When the outbreak was over, one child was dead from complications arising from her E. coli O157:H7 infection, and more than 65 individuals were confirmed infected with the bacteria in the western U.S. and British Columbia. Of these reported cases, more than a dozen developed hemolytic uremic syndrome (HUS), a life-threatening condition that causes the body’s major organs – particularly the kidneys – to fail.

As a direct result of the outbreak, Odwalla began pasteurizing its juices. The outbreak also spurred a response by the federal government, which now requires warning labels to be placed on all unpasteurized fruit and vegetable juice containers.

In 1998, Odwalla was indicted and held criminally liable for the 1996 E. coli outbreak. The company plead guilty to 16 federal criminal charges and agreed to pay a $1.5 million fine.

Marler Clark represented several children who suffered HUS and permanent kidney damage as a result of drinking Odwalla juice. The majority of claims were resolved in early 2000 for a reported $12 million. The firm has since represented additional children injured during the outbreak in claims against the company.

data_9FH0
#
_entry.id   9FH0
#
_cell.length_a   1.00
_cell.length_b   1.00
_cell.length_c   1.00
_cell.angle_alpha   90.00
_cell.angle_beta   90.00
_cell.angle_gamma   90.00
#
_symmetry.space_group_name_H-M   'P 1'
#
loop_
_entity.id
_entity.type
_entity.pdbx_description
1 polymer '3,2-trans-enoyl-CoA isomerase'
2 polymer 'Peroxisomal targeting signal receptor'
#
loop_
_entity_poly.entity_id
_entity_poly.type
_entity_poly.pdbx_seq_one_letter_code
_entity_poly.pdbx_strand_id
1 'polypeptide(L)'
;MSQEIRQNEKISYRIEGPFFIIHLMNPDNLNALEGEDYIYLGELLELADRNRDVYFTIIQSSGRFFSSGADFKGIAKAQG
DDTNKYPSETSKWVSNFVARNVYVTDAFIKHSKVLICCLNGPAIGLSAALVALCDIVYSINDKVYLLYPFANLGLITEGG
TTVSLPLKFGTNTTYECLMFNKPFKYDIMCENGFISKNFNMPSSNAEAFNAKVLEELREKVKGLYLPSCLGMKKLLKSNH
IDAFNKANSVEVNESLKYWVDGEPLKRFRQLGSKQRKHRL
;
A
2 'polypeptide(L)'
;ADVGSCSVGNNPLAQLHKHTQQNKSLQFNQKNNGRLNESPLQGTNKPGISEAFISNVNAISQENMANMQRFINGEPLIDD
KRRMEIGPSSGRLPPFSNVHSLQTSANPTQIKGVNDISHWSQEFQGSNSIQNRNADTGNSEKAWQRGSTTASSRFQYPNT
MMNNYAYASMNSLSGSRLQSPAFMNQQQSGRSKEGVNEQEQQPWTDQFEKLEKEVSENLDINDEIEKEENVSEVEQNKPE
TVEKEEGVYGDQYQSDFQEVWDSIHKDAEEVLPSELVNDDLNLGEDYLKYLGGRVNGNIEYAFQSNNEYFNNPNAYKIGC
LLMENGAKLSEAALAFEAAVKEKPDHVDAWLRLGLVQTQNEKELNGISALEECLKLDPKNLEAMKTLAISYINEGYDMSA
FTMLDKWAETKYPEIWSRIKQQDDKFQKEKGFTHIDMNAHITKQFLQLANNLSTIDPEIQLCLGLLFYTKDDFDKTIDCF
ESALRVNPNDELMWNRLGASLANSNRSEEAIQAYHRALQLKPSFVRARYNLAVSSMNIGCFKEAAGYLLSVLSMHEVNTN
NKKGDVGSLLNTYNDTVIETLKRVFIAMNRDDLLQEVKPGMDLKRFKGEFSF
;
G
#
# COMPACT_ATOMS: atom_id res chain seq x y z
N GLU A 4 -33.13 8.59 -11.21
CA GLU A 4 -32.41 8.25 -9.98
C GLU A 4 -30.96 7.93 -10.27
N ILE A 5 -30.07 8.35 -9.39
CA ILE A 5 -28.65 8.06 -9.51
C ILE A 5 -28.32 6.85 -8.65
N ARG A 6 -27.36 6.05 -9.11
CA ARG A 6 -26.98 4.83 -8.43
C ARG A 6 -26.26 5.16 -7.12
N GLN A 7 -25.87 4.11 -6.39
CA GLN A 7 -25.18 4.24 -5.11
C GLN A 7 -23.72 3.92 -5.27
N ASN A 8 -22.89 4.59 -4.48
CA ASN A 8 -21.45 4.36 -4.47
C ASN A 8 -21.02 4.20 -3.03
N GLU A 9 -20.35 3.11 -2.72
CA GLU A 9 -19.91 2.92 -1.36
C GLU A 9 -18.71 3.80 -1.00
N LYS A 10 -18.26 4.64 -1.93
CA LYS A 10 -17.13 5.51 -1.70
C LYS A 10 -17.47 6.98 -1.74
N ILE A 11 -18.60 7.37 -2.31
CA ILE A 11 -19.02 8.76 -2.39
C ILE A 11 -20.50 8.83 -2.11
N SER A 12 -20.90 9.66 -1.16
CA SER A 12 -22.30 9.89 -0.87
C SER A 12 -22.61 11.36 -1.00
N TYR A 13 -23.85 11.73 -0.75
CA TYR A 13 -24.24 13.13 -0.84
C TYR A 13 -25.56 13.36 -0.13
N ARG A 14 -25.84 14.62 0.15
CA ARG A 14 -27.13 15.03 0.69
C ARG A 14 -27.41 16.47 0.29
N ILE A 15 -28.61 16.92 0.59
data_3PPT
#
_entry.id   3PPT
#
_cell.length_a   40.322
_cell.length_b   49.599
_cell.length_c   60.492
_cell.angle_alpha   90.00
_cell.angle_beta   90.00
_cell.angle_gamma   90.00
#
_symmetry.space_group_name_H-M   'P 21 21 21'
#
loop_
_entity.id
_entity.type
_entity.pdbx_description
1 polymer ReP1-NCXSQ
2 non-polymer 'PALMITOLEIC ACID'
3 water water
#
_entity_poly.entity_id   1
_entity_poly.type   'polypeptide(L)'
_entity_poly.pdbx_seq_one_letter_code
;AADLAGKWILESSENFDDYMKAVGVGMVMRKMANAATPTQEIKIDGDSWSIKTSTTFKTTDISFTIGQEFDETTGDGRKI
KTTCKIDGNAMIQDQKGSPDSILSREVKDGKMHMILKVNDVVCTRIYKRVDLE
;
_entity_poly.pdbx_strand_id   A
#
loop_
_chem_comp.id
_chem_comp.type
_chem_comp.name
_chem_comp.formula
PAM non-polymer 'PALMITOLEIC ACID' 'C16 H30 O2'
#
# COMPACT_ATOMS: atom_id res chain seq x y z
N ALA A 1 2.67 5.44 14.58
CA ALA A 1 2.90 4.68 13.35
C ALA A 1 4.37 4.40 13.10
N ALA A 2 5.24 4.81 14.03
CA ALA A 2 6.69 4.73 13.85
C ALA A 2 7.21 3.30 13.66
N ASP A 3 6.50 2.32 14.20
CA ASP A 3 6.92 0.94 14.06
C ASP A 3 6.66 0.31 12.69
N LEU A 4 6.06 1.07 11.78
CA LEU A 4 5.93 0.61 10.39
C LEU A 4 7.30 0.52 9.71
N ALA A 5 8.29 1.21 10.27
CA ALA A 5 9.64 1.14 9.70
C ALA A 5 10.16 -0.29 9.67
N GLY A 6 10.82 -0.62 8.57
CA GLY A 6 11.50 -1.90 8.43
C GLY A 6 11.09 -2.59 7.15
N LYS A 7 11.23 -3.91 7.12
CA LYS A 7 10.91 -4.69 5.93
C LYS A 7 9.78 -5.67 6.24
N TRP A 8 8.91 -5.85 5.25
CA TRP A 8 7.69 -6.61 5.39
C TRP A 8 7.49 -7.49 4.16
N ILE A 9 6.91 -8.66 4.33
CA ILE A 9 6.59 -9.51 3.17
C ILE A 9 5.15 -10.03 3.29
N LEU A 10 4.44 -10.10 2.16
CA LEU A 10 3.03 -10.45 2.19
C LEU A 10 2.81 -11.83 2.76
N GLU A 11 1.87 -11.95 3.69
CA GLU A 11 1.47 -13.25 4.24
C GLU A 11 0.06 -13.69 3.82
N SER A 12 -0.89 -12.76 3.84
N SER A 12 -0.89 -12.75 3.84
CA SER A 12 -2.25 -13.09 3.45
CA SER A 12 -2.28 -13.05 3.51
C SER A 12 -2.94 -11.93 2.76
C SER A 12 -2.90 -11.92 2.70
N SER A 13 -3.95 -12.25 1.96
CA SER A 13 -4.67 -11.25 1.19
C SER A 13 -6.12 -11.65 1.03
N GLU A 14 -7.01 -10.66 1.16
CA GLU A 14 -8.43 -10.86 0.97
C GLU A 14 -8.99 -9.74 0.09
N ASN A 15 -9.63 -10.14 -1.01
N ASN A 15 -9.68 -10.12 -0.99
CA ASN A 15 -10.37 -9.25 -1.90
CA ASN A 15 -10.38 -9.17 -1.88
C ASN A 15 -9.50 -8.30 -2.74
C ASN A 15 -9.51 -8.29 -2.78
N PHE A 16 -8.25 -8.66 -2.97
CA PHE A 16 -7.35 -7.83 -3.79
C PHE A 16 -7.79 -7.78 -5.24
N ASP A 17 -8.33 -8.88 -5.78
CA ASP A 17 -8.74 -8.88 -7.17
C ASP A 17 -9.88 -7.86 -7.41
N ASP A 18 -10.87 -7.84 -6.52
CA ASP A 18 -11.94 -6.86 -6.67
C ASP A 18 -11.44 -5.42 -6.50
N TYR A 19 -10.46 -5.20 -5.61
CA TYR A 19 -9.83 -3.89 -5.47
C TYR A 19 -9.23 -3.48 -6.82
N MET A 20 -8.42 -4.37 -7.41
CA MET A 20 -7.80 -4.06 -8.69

THE ETHICAL EDGE
Couple Sues Odwalla Over Child’s Illness
Juice Maker Settles With More Families of Young E. coli Victims
FDA Rules Target Tainted Juices
Odwalla Settles with 5 Families
Juice Maker Settles Food Poisoning Case
Accord Is Reached in Food-Poisoning Case
Odwalla Settles 5 E. coli Cases
Odwalla Heads for Plea Deal, Big Fine
U.S. Army Declined to Carry Odwalla
Army Gave Warning of Apple Juice Danger
Odwalla May Face Punitive Damages
Suits Against Odwalla Mount in E. coli Case
Family of Boy Stricken by E. coli Sues Juice Maker
Fifth Lawsuit Filed Against Odwalla
Couple Sues Odwalla Over Child’s Illness
Odwalla to Pay for Ailing Boy
1998 Trial Set in E. coli Lawsuit
Issaquah Couple Sues in E. coli Case
First suit Filed over E. coli From Juice: Odwalla and Starbucks Named